And Many Gamers Note the Problem as Well, Unsurprisingly
Prior to the Nintendo Switch Presentation, Nikkei, one of Japan’s foremost business papers, published a piece suggesting Nintendo Switch would launch at less than $250. As of yesterday, we’ve learned that the console will be available March 3rd at $299. There are multiple reasons why people are surprised by this retail price.
What we know so far: Switch is a portable console, with what technically qualifies as two controllers in the Joy-con remote(with neon color variations), and free subscriptions for the first months of online play. To some(perhaps many), the price for everything listed has proven a bit high. Among them, analyst Michael Pachter who stated, “it would be amazing at $200 and competitive at $250, but $300 seems a bit steep, especially considering that the other consoles are at that price.”
While Pachter’s analyses have come under scrutiny in the past, there was precedence for his observation this time around. Although the Nintendo Switch is a new, ‘innovative’ console with multisensor control and portability, it is measured in the shadow of its competitors. “I think it will sell well to Nintendo fans, but it will be a second console for a lot of people,” Pachter told GamingBolt.
Also worth noting, Nintendo stock has dropped 6% since its Nintendo Switch Presentation. Analyst Dr. Serkhan Toto attributed this drop to its lack of appeal beyond Nintendo fans. He said as much to Gamesindustry.biz: “Sorry, but is a portable/home console approach really that innovative in 2016? I am most concerned about the target group of the device: who else but die-hard Nintendo fans will buy the Switch?”
As of January 20th, Amazon buyers would be able to purchase the more powerful PlayStation 4 console bundled with the critically acclaimed Uncharted 4 title at $269.00. That’s a 30$ difference beside a game that retailed at $59.99. Similarly, the Xbox One S is currently bundled with Battlefield 1 on Amazon for $265, which is even more savings along with a more recent game. All of the listed reasons, accompanied by the fact that Nintendo Switch does not support most titles currently available–nor some that will be available in the future— explain the surprise from Nintendo Switch’s price.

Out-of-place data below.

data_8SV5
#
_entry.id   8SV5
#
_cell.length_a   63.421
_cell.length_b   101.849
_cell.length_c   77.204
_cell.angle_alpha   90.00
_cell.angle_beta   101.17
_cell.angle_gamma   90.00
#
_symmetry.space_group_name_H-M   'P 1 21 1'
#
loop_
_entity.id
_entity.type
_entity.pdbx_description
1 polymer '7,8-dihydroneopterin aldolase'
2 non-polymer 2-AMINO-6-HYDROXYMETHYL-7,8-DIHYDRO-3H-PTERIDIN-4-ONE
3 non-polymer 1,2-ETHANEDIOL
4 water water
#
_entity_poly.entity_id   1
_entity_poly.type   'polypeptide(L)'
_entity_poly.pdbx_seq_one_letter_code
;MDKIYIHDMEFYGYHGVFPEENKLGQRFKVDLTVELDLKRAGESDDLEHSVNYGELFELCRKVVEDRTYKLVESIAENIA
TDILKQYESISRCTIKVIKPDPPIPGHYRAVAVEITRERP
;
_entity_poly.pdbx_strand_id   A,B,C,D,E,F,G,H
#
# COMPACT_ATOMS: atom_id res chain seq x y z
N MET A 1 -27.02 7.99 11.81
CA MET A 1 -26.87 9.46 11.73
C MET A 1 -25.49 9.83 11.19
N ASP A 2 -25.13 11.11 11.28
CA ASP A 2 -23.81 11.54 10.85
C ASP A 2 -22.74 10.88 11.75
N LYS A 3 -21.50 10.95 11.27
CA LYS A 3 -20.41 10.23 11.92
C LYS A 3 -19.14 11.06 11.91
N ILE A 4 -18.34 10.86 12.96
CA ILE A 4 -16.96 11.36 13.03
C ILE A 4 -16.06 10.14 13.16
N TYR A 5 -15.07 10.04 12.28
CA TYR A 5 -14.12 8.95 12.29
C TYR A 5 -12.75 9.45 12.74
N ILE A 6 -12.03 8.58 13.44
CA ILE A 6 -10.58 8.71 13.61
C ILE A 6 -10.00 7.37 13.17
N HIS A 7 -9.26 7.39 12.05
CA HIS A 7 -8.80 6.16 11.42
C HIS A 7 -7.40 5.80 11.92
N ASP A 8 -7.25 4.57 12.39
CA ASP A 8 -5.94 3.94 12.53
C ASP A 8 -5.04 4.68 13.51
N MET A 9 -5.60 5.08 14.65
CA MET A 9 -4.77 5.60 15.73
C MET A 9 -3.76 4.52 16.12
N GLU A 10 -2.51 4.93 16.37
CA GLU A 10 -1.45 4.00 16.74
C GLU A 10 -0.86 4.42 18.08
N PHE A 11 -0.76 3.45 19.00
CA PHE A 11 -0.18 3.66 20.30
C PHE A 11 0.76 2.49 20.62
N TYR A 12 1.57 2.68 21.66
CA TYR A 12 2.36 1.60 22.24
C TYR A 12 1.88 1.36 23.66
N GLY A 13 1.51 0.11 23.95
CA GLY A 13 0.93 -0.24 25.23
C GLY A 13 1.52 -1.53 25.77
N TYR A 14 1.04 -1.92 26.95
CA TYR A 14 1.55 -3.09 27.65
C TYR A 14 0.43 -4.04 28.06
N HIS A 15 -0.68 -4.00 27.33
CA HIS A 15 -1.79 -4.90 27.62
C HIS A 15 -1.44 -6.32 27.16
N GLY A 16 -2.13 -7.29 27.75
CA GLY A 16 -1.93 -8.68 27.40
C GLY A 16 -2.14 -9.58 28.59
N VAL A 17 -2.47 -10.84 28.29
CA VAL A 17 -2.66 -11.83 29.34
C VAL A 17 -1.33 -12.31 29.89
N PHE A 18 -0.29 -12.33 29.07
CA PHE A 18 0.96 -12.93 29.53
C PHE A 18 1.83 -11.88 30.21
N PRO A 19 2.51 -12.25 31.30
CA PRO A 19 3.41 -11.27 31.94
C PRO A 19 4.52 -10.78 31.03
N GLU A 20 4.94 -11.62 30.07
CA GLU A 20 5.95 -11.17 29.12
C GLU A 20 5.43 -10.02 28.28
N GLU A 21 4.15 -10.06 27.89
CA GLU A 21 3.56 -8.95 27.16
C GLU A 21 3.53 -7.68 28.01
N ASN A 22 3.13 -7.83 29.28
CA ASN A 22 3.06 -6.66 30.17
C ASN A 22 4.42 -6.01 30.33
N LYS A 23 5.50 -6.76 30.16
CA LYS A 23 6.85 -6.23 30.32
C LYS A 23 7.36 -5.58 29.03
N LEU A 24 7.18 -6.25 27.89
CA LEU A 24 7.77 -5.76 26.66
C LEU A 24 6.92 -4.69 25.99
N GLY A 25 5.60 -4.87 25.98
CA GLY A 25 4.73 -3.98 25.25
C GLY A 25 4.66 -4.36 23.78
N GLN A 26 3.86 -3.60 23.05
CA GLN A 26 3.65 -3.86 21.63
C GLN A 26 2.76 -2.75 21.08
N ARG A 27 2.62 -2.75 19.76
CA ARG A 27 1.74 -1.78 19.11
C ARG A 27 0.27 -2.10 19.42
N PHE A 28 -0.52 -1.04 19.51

At the very least, analyst Pachter did declare his admiration for Switch’s game line up. However, games like Mario Kart, The Legend of Zelda, Splatoon, and Metroid(if we ever get another Metroid) will appeal–as they always have– to Nintendo fans. Whether or not their games could serve as console sellers to the next consumer, only time will tell. The point is, Nintendo is taking a risk.
That’s not to say there aren’t a lot of Nintendo fans or fans of certain Nintendo games. But after recounting everything we know thus far, Nintendo could suffer from what former president Satoru Iwata feared: that their system would not build “momentum.” And for many gamers, that’s fine. Surely there are plenty of people willing to dish out $299 for this next system. But it’s hard to imagine Nintendo building that needed momentum three years late to the party, at that price.
Wishing the best to everyone with high hopes for Nintendo. For more of the latest on gaming, keep updated with COGconnected. Happy gaming to you all.